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Pediatric exposures to veterinary pharmaceuticals

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Safeguards are needed to prevent veterinary medications from getting into the hands of children, according to a study of documented cases at the Central Ohio Poison Center. The retrospective analysis included reported exposures from 1999 through 2013 involving anyone aged 19 years or younger.

Safeguards are needed to prevent veterinary medications from getting into the hands of children, according to a study of documented cases at the Central Ohio Poison Center. The retrospective analysis included reported exposures from 1999 through 2013 involving anyone aged 19 years or younger. The facility fielded a total of 1,431 related calls during the study period, most of which concerned children aged 5 years or younger. Veterinary drugs with no human equivalent, antimicrobials, and antiparasitics were the most common agents; ingestion was the most likely route of exposure; and curiosity was the primary driver of the behavior. While exposures generally were not expected to produce long-term health effects, the findings suggest a need for greater public awareness as well as appropriate dispensing and home storage practices for animal medications.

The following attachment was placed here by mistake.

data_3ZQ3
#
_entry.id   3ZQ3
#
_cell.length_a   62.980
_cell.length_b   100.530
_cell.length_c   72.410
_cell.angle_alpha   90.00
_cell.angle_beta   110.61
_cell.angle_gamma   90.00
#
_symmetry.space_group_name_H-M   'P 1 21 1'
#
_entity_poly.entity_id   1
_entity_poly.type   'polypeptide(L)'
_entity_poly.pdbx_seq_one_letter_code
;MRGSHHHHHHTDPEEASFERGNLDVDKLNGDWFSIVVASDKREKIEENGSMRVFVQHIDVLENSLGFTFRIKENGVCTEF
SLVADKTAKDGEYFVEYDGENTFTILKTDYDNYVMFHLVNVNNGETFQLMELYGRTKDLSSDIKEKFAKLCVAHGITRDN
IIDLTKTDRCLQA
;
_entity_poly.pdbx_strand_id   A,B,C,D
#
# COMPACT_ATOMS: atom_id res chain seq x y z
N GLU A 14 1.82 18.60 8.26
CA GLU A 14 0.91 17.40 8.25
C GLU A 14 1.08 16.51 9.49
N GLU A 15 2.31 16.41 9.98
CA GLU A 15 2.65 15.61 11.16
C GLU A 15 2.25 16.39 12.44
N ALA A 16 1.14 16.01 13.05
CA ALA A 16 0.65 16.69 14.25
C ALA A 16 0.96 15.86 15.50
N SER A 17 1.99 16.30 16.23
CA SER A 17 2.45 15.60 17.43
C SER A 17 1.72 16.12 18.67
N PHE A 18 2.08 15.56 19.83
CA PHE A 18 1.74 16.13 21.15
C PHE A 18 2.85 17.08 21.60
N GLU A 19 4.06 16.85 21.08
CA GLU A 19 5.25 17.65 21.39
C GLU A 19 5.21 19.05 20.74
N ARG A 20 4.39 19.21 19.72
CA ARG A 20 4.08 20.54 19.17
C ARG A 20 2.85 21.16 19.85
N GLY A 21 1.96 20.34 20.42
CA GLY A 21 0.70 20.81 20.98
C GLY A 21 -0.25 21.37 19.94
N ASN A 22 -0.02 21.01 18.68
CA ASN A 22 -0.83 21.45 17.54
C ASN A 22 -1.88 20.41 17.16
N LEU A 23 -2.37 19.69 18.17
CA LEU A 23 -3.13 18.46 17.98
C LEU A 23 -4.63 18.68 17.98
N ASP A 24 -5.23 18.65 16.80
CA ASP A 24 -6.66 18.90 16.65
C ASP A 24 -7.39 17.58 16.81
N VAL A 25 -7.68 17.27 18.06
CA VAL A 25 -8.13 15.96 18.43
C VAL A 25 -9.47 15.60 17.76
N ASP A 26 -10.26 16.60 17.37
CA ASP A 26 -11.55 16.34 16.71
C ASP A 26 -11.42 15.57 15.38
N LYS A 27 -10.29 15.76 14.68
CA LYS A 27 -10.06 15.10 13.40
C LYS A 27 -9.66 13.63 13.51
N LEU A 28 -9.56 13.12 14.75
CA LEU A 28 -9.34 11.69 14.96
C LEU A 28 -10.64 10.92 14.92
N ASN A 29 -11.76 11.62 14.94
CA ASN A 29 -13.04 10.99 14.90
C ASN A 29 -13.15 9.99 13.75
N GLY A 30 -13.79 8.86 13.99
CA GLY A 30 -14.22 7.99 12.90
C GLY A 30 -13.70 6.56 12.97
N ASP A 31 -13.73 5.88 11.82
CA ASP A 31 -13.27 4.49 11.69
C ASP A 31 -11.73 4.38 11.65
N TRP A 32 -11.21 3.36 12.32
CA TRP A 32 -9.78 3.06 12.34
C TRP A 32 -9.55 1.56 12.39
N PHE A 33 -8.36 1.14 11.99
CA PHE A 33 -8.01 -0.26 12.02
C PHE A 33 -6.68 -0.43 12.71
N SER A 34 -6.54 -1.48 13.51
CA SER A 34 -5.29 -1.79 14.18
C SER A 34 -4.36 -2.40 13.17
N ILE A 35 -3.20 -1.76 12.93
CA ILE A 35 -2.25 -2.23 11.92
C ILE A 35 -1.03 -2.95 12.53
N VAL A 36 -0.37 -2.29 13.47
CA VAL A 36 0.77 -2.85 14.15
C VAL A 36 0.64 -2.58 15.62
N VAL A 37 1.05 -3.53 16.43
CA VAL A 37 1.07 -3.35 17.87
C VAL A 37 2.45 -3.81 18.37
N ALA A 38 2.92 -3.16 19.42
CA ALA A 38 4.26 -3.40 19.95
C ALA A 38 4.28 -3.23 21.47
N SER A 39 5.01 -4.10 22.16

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http://pediatrics.aappublications.org/content/early/2017/02/02/peds.2016-1496

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